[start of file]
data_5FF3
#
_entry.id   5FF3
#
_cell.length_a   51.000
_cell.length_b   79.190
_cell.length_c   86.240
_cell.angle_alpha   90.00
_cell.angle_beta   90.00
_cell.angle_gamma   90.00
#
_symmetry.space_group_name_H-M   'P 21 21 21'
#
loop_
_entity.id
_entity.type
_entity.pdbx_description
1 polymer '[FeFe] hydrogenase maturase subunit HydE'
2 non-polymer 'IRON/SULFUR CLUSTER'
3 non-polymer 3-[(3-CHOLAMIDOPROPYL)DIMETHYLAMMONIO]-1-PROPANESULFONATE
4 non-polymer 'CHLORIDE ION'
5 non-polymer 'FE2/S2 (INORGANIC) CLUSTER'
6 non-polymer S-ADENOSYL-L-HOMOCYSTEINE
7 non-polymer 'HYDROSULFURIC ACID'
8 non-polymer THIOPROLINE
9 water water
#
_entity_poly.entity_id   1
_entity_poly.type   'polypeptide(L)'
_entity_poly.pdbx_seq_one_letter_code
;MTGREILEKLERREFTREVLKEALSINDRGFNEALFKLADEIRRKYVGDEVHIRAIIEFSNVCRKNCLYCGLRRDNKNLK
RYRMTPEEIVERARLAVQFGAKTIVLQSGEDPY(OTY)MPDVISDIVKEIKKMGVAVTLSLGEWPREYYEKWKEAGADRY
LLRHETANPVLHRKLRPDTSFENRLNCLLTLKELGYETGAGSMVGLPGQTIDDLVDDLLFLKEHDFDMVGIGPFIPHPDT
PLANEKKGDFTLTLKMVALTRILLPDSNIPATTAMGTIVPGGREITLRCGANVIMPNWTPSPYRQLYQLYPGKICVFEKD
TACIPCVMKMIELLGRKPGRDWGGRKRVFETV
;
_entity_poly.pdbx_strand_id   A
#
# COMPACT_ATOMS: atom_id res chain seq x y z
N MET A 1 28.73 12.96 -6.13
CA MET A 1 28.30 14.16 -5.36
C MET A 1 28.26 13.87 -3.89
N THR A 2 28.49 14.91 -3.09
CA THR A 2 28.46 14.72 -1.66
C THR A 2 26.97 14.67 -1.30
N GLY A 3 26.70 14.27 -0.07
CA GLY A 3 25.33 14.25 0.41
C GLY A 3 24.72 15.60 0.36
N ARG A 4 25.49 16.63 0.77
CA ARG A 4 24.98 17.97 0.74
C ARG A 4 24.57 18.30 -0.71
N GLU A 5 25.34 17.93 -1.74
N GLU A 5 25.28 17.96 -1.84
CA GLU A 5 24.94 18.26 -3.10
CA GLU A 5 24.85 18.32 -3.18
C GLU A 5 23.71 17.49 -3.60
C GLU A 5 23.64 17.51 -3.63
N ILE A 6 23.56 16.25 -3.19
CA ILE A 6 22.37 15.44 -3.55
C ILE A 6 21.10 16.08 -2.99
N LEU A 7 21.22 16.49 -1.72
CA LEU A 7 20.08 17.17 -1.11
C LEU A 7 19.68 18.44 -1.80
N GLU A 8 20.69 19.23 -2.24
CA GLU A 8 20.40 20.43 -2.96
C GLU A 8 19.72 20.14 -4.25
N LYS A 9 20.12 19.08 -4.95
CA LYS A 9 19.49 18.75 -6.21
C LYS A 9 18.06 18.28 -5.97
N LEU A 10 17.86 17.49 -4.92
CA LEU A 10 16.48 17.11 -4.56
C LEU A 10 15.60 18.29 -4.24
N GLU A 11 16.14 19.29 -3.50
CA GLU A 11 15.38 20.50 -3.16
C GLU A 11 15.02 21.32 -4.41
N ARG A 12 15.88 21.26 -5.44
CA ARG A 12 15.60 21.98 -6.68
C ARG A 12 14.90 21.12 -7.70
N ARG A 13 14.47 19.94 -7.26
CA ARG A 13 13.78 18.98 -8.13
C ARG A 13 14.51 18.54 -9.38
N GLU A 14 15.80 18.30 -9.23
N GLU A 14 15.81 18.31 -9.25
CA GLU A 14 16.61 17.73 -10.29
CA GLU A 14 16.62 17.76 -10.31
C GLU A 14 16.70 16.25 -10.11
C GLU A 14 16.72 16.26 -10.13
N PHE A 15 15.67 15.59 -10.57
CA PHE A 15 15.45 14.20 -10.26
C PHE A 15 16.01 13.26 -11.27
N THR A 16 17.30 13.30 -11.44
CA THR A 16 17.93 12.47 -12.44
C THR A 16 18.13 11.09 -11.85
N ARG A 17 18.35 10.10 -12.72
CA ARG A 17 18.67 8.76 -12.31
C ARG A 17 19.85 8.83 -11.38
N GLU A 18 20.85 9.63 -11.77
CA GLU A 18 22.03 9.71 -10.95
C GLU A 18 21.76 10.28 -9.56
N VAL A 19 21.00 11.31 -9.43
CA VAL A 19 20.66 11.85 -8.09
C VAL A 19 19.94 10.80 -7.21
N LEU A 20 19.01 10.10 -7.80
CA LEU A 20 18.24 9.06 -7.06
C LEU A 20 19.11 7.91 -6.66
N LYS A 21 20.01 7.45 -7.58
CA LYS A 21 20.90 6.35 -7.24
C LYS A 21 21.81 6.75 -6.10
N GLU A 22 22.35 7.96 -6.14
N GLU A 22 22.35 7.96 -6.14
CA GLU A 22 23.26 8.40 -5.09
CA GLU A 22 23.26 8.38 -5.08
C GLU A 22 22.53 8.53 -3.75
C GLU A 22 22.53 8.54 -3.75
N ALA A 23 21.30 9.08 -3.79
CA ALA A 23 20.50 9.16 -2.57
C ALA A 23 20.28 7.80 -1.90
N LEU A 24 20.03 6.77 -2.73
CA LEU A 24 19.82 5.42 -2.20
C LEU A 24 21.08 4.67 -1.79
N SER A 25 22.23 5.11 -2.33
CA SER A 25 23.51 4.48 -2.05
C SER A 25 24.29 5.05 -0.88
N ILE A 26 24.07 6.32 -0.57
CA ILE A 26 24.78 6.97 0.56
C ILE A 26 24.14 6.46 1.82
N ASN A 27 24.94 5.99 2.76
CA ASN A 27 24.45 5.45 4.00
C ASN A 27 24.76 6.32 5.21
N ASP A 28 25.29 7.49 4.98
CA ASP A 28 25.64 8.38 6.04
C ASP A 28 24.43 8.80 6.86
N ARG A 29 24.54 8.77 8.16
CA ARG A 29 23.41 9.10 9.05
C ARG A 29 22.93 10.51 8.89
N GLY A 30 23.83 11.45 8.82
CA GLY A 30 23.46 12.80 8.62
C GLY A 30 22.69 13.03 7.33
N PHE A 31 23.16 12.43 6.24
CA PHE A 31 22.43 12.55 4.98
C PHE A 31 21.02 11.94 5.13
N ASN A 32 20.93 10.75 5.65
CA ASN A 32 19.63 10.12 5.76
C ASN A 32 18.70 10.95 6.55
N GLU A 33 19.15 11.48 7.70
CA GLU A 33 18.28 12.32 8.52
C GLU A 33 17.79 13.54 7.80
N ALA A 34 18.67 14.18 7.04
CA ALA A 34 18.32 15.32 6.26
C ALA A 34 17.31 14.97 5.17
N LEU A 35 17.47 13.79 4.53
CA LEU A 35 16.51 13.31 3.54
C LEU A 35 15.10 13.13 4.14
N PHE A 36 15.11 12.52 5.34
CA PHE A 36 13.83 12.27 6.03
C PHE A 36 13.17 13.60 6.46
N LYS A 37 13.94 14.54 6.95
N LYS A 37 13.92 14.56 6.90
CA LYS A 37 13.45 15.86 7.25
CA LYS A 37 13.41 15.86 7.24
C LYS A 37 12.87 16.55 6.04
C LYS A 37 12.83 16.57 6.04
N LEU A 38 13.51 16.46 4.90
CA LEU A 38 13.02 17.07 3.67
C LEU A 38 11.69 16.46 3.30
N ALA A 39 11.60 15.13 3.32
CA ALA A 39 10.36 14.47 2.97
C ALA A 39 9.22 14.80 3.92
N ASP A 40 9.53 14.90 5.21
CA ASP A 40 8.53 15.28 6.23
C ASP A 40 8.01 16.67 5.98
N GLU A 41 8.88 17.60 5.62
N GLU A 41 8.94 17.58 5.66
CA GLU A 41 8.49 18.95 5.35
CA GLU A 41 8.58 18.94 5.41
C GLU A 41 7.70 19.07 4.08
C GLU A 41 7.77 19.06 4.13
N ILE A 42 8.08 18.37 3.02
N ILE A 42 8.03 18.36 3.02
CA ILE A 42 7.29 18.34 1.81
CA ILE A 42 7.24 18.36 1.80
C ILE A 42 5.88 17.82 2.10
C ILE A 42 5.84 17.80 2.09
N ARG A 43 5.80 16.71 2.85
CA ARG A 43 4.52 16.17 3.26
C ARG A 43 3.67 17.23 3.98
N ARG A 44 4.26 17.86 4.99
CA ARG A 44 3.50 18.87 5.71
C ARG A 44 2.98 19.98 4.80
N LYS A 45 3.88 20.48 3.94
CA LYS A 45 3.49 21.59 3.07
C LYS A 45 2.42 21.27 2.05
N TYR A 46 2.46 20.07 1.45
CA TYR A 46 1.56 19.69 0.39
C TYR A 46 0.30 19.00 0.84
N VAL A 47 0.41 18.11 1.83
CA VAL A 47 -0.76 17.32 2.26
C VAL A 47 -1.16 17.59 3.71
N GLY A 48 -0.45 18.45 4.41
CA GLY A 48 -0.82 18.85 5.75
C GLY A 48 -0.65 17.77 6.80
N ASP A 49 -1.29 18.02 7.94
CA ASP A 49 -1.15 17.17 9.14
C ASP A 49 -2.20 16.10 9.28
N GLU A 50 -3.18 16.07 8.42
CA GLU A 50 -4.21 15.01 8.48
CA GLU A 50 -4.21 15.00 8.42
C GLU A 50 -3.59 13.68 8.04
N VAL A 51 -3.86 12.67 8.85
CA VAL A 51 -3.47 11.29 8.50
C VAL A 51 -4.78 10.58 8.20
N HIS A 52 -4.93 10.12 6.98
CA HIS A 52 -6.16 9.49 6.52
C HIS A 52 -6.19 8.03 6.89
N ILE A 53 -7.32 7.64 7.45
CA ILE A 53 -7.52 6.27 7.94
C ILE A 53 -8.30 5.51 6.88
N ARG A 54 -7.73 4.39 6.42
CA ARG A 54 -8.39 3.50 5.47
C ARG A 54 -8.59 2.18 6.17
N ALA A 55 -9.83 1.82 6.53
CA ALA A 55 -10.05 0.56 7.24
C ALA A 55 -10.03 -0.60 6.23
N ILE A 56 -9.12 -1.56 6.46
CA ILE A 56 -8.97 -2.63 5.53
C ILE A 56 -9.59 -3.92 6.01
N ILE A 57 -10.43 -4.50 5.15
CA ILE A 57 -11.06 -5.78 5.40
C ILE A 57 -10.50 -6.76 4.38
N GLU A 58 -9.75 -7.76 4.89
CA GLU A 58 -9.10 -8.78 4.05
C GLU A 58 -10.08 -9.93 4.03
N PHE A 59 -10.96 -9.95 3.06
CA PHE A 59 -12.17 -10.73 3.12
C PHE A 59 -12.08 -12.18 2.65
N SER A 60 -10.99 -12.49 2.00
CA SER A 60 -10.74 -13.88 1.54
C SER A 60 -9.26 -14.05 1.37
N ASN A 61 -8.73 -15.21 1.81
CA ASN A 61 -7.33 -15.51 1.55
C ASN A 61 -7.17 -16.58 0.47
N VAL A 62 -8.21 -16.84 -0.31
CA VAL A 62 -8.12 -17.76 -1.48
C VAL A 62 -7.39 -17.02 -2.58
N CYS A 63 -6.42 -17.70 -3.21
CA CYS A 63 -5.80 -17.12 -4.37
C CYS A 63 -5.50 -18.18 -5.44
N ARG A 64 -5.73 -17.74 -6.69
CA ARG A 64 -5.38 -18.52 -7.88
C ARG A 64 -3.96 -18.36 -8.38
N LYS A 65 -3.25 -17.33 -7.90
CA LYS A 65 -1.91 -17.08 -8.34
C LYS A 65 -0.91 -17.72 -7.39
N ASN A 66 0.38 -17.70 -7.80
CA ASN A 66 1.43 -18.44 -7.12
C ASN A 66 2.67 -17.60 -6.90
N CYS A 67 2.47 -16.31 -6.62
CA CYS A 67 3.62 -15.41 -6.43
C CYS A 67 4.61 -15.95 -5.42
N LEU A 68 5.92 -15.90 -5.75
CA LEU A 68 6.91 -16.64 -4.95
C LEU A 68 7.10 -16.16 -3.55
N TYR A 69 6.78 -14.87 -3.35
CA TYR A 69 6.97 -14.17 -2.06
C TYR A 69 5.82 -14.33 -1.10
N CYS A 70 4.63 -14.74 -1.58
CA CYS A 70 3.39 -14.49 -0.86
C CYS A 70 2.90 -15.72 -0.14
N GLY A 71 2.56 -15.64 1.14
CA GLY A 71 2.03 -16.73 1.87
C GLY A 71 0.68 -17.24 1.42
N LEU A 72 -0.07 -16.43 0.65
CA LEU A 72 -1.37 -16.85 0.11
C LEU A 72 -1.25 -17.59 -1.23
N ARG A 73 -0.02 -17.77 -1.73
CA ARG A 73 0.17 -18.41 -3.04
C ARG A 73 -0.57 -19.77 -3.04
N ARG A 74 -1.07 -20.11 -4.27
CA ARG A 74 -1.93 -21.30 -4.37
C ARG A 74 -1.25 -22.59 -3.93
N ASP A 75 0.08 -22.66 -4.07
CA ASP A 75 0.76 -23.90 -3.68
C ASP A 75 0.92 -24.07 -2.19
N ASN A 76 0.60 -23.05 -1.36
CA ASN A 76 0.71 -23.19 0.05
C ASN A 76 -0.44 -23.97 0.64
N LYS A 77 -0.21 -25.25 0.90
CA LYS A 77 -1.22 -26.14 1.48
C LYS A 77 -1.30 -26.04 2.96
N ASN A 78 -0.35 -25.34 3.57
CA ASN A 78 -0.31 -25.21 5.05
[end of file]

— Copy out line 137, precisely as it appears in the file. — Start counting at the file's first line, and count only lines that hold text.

CA GLY A 30 23.46 12.80 8.62